If you want to stave off metabolic syndrome (involving high blood pressure, high blood sugar, obesity and high cholesterol levels), green banana flour is your best bet. The flour is just ground up powder of the fruit, so you’ll get a generous helping of potassium when baking with this flour. Banana flour is affordable, and as an alternative, has a similar texture to lighter wheat flour. Best used for sweet recipes.
This fruit is dominating the health and wellness market as being a real superfood. Everything from the oil, milk and cream, to flakes and now flour is packed with the restorative qualities the human body needs. Coconut Flour is high in fiber, protein and healthy fats while being remarkably low in carbohydrates, calories and sugar. Coconut flour is extremely versatile. Best used for sweet and savoury recipes, but not it does carry a coconutty flavour which will come through in most of your recipes.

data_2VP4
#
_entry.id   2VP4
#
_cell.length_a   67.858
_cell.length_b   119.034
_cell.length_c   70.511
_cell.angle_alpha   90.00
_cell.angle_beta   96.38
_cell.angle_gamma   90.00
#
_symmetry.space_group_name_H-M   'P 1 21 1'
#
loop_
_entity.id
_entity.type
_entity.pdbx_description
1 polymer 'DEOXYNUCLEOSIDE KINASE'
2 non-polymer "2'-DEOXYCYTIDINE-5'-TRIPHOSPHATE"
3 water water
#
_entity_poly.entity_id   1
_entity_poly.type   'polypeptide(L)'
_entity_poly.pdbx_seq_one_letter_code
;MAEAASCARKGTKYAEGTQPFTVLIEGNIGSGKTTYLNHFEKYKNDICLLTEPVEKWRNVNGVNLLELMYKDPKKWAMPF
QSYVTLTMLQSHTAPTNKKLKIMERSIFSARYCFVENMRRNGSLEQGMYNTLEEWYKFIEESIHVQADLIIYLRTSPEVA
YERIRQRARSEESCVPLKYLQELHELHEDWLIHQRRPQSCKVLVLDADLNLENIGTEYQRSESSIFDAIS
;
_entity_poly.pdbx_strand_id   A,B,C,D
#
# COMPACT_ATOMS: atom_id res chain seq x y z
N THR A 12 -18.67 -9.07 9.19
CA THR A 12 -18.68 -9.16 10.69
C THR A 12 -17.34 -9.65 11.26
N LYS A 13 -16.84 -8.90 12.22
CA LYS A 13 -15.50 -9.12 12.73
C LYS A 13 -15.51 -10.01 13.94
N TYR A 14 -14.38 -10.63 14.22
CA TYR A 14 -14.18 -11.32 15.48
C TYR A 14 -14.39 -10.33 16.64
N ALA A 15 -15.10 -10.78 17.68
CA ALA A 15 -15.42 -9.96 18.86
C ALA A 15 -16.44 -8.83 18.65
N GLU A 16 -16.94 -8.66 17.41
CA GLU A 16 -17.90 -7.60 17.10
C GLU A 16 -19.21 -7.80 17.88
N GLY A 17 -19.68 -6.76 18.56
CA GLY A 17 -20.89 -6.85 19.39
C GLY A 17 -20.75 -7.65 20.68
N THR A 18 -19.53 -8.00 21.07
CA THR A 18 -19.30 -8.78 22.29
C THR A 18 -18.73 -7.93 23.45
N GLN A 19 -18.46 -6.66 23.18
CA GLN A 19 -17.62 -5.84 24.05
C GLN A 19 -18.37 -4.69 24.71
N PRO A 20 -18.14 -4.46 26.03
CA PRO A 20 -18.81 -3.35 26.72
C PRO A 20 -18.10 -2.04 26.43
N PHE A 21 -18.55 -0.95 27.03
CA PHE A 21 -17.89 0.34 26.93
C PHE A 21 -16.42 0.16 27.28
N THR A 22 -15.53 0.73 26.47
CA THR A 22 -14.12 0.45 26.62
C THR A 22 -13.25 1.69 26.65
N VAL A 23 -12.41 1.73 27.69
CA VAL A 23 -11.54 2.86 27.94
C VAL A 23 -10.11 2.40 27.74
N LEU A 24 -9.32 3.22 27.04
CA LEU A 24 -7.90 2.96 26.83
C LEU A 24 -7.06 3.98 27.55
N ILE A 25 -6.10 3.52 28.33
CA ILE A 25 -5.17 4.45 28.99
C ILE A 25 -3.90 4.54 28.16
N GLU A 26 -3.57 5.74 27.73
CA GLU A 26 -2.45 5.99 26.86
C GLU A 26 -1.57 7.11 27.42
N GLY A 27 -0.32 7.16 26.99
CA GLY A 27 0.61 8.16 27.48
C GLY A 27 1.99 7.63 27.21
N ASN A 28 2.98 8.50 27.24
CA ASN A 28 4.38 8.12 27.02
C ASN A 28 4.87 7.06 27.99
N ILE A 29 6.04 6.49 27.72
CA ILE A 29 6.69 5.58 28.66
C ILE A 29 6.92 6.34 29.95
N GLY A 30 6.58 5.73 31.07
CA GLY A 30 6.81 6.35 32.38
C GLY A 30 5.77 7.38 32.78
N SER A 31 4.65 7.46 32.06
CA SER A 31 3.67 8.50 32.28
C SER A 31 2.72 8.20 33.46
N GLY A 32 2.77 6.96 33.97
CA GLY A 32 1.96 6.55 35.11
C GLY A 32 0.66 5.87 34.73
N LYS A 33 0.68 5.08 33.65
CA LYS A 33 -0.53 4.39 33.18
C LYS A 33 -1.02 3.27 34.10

Hemp seeds are nutritionally rich. Packed with dietary fibre, iron, magnesium, zinc, potassium, and calcium, they have a high concentration of essential fats, vitamins and enzymes too. Switching wheat flour for hemp flour will help you avoid arthritis, cardiovascular disease, alzheimer’s, anxiety and depression. Best used for both sweet and savoury recipes.
Almond flour (also known as almond meal) is made from ground almonds. It is naturally gluten free, as well as being low in carbs, high and fiber and a great source of protein (much like the delicious almond). All in all almond flour is pretty amazing – it’s also rich in iron, magnesium, calcium and vitamin E. Best used for both sweet and savoury recipes.